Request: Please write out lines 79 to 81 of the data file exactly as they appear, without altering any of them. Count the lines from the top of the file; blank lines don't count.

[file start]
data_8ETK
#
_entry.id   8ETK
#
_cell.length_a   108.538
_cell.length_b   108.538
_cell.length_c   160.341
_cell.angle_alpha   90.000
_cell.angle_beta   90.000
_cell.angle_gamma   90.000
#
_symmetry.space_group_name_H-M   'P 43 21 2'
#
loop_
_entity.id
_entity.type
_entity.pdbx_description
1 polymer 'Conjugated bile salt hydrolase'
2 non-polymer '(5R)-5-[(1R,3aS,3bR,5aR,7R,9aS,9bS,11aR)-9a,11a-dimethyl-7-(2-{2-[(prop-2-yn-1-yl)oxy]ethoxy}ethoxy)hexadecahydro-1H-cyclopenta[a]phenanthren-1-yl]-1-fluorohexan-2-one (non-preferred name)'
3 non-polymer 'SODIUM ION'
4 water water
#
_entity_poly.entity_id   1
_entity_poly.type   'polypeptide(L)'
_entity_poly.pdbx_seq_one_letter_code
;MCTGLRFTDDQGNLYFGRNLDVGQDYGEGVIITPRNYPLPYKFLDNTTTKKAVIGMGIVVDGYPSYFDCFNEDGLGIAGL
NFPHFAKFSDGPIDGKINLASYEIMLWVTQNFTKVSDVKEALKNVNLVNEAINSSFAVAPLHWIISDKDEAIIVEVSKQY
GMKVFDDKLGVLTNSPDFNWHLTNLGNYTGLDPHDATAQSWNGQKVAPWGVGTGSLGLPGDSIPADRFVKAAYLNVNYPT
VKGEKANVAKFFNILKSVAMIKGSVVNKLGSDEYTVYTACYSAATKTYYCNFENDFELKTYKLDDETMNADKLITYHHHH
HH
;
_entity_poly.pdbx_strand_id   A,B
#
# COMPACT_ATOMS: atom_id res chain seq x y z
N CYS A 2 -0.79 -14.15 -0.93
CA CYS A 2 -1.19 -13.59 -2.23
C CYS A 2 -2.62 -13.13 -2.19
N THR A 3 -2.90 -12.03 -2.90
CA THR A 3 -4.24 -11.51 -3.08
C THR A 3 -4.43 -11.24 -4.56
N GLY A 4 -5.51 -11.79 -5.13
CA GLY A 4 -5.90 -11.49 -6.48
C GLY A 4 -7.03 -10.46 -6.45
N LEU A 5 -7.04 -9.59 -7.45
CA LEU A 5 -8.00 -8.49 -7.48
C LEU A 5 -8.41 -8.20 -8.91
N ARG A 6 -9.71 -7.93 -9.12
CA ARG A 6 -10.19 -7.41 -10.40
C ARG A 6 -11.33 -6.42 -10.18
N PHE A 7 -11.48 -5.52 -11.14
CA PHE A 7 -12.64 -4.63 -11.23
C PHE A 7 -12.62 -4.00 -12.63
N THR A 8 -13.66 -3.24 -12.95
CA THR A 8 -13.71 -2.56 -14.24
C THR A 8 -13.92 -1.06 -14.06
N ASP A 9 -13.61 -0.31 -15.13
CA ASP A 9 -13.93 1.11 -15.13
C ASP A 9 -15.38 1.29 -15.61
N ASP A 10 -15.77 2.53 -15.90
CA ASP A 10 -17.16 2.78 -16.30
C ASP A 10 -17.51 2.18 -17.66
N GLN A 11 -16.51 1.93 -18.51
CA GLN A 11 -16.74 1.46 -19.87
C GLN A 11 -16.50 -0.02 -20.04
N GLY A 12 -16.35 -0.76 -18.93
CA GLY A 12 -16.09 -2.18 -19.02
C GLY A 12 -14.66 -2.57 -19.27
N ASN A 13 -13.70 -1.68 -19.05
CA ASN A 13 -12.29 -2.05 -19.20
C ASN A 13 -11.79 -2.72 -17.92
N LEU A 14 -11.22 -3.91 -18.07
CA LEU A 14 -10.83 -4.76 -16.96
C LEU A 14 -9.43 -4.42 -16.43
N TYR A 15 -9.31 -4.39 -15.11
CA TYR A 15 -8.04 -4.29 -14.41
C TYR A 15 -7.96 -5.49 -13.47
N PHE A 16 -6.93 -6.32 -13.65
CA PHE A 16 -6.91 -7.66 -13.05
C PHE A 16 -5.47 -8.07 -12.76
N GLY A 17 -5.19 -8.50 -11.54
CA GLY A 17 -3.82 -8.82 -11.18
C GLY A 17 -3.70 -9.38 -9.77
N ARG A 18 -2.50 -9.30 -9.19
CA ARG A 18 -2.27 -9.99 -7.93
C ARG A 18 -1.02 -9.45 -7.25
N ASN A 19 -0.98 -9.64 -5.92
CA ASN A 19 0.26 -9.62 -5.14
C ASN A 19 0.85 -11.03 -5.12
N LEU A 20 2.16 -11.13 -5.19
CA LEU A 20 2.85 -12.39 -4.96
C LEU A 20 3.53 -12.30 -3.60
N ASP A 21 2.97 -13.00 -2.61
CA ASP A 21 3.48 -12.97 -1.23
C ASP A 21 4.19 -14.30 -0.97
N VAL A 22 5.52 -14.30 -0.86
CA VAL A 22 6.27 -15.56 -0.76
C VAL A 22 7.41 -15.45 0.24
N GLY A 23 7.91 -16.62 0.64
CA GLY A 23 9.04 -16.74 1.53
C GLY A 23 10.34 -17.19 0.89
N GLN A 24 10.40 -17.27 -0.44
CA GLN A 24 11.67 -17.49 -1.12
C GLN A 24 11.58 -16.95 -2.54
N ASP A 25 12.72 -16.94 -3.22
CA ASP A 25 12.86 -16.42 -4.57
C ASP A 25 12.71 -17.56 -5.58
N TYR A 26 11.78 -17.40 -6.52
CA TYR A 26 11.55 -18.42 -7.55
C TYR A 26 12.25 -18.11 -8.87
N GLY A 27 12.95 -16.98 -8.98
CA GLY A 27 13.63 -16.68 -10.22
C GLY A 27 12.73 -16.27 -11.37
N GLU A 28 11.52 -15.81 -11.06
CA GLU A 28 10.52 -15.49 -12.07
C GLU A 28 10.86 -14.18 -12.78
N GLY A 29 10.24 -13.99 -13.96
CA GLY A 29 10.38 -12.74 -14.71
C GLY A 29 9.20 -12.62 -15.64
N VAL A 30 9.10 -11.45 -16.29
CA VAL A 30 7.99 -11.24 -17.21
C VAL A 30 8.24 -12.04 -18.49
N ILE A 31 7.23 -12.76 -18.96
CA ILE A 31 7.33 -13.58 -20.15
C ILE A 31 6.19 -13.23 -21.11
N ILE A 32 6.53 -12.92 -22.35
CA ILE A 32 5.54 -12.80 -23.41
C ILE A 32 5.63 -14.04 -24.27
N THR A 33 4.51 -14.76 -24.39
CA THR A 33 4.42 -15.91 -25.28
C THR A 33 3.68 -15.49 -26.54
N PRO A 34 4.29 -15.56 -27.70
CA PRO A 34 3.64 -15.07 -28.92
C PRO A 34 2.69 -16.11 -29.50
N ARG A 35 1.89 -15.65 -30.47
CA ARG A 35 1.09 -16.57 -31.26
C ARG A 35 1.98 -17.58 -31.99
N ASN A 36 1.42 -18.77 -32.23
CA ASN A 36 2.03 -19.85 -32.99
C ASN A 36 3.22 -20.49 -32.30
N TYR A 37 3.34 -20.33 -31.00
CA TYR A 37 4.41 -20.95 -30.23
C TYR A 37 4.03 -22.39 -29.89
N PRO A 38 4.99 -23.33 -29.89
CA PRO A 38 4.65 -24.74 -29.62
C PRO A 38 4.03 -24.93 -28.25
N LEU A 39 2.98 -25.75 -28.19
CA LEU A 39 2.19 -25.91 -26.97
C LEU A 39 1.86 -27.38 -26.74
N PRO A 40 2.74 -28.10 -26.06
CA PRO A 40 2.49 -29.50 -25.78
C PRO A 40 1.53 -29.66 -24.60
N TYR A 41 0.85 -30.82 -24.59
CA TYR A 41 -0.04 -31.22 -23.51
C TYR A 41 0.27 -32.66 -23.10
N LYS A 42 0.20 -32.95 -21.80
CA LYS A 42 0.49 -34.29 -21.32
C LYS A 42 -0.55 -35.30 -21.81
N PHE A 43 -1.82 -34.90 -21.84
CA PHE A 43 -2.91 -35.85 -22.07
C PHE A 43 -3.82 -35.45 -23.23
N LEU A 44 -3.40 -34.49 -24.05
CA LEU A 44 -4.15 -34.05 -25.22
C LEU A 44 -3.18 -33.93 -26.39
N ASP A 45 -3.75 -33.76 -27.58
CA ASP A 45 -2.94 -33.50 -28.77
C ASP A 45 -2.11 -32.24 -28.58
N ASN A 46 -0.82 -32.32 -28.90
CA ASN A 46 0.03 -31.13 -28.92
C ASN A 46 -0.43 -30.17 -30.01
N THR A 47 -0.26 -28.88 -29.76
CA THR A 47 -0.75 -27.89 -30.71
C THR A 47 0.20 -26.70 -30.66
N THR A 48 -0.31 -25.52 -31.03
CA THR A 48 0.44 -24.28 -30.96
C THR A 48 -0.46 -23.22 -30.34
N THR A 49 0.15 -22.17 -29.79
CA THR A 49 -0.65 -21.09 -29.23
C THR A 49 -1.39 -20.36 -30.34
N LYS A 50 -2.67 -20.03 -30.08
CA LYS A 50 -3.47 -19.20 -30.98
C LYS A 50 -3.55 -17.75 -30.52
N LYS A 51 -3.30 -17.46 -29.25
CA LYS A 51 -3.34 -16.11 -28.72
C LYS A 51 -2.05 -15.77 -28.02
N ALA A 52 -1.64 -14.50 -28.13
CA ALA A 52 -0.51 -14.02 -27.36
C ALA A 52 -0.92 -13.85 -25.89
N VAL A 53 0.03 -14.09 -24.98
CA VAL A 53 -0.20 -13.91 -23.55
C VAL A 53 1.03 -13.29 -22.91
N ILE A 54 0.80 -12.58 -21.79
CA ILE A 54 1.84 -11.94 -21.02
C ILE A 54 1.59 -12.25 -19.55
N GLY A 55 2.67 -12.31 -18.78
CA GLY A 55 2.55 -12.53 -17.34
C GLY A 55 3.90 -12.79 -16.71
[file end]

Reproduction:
C PHE A 16 -5.47 -8.07 -12.76
N GLY A 17 -5.19 -8.50 -11.54
CA GLY A 17 -3.82 -8.82 -11.18